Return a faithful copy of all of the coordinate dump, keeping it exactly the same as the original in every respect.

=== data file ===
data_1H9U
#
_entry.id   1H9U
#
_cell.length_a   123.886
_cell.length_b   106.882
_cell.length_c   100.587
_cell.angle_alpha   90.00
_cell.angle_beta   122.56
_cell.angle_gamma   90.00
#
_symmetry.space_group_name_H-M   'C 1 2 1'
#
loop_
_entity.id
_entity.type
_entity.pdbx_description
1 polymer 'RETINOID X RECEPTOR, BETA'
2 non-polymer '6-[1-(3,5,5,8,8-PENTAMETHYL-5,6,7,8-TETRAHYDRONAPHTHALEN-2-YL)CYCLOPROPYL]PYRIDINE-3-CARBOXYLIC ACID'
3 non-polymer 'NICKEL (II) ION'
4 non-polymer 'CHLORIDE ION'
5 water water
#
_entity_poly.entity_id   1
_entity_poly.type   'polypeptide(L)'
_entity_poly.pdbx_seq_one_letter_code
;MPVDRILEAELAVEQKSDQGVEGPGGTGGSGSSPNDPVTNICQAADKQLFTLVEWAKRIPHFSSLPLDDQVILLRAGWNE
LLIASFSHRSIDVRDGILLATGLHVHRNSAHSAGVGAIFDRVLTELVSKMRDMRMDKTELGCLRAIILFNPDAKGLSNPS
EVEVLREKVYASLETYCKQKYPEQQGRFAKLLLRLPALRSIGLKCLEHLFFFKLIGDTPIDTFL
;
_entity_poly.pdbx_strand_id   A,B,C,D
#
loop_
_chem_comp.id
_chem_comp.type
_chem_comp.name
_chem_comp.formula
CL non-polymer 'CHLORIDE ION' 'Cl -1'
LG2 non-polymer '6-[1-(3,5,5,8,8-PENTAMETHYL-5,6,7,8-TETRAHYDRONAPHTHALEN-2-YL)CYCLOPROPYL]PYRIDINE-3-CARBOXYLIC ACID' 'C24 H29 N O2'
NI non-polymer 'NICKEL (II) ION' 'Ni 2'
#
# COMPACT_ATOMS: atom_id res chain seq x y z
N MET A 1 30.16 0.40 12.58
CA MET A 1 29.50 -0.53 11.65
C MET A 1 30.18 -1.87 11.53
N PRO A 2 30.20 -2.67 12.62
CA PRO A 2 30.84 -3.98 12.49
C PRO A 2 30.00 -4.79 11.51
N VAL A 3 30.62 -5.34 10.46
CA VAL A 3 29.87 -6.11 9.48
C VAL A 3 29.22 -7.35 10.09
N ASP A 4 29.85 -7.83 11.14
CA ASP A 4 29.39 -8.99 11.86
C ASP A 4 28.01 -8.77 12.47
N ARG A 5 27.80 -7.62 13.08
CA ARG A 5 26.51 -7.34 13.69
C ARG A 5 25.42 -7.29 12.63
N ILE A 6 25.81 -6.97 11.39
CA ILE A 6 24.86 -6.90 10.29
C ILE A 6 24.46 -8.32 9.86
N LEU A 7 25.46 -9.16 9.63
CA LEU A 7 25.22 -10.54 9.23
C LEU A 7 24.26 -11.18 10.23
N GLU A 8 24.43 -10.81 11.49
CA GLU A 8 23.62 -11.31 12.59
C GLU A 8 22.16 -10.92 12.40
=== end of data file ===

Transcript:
data_1H9U
#
_entry.id   1H9U
#
_cell.length_a   123.886
_cell.length_b   106.882
_cell.length_c   100.587
_cell.angle_alpha   90.00
_cell.angle_beta   122.56
_cell.angle_gamma   90.00
#
_symmetry.space_group_name_H-M   'C 1 2 1'
#
loop_
_entity.id
_entity.type
_entity.pdbx_description
1 polymer 'RETINOID X RECEPTOR, BETA'
2 non-polymer '6-[1-(3,5,5,8,8-PENTAMETHYL-5,6,7,8-TETRAHYDRONAPHTHALEN-2-YL)CYCLOPROPYL]PYRIDINE-3-CARBOXYLIC ACID'
3 non-polymer 'NICKEL (II) ION'
4 non-polymer 'CHLORIDE ION'
5 water water
#
_entity_poly.entity_id   1
_entity_poly.type   'polypeptide(L)'
_entity_poly.pdbx_seq_one_letter_code
;MPVDRILEAELAVEQKSDQGVEGPGGTGGSGSSPNDPVTNICQAADKQLFTLVEWAKRIPHFSSLPLDDQVILLRAGWNE
LLIASFSHRSIDVRDGILLATGLHVHRNSAHSAGVGAIFDRVLTELVSKMRDMRMDKTELGCLRAIILFNPDAKGLSNPS
EVEVLREKVYASLETYCKQKYPEQQGRFAKLLLRLPALRSIGLKCLEHLFFFKLIGDTPIDTFL
;
_entity_poly.pdbx_strand_id   A,B,C,D
#
loop_
_chem_comp.id
_chem_comp.type
_chem_comp.name
_chem_comp.formula
CL non-polymer 'CHLORIDE ION' 'Cl -1'
LG2 non-polymer '6-[1-(3,5,5,8,8-PENTAMETHYL-5,6,7,8-TETRAHYDRONAPHTHALEN-2-YL)CYCLOPROPYL]PYRIDINE-3-CARBOXYLIC ACID' 'C24 H29 N O2'
NI non-polymer 'NICKEL (II) ION' 'Ni 2'
#
# COMPACT_ATOMS: atom_id res chain seq x y z
N MET A 1 30.16 0.40 12.58
CA MET A 1 29.50 -0.53 11.65
C MET A 1 30.18 -1.87 11.53
N PRO A 2 30.20 -2.67 12.62
CA PRO A 2 30.84 -3.98 12.49
C PRO A 2 30.00 -4.79 11.51
N VAL A 3 30.62 -5.34 10.46
CA VAL A 3 29.87 -6.11 9.48
C VAL A 3 29.22 -7.35 10.09
N ASP A 4 29.85 -7.83 11.14
CA ASP A 4 29.39 -8.99 11.86
C ASP A 4 28.01 -8.77 12.47
N ARG A 5 27.80 -7.62 13.08
CA ARG A 5 26.51 -7.34 13.69
C ARG A 5 25.42 -7.29 12.63
N ILE A 6 25.81 -6.97 11.39
CA ILE A 6 24.86 -6.90 10.29
C ILE A 6 24.46 -8.32 9.86
N LEU A 7 25.46 -9.16 9.63
CA LEU A 7 25.22 -10.54 9.23
C LEU A 7 24.26 -11.18 10.23
N GLU A 8 24.43 -10.81 11.49
CA GLU A 8 23.62 -11.31 12.59
C GLU A 8 22.16 -10.92 12.40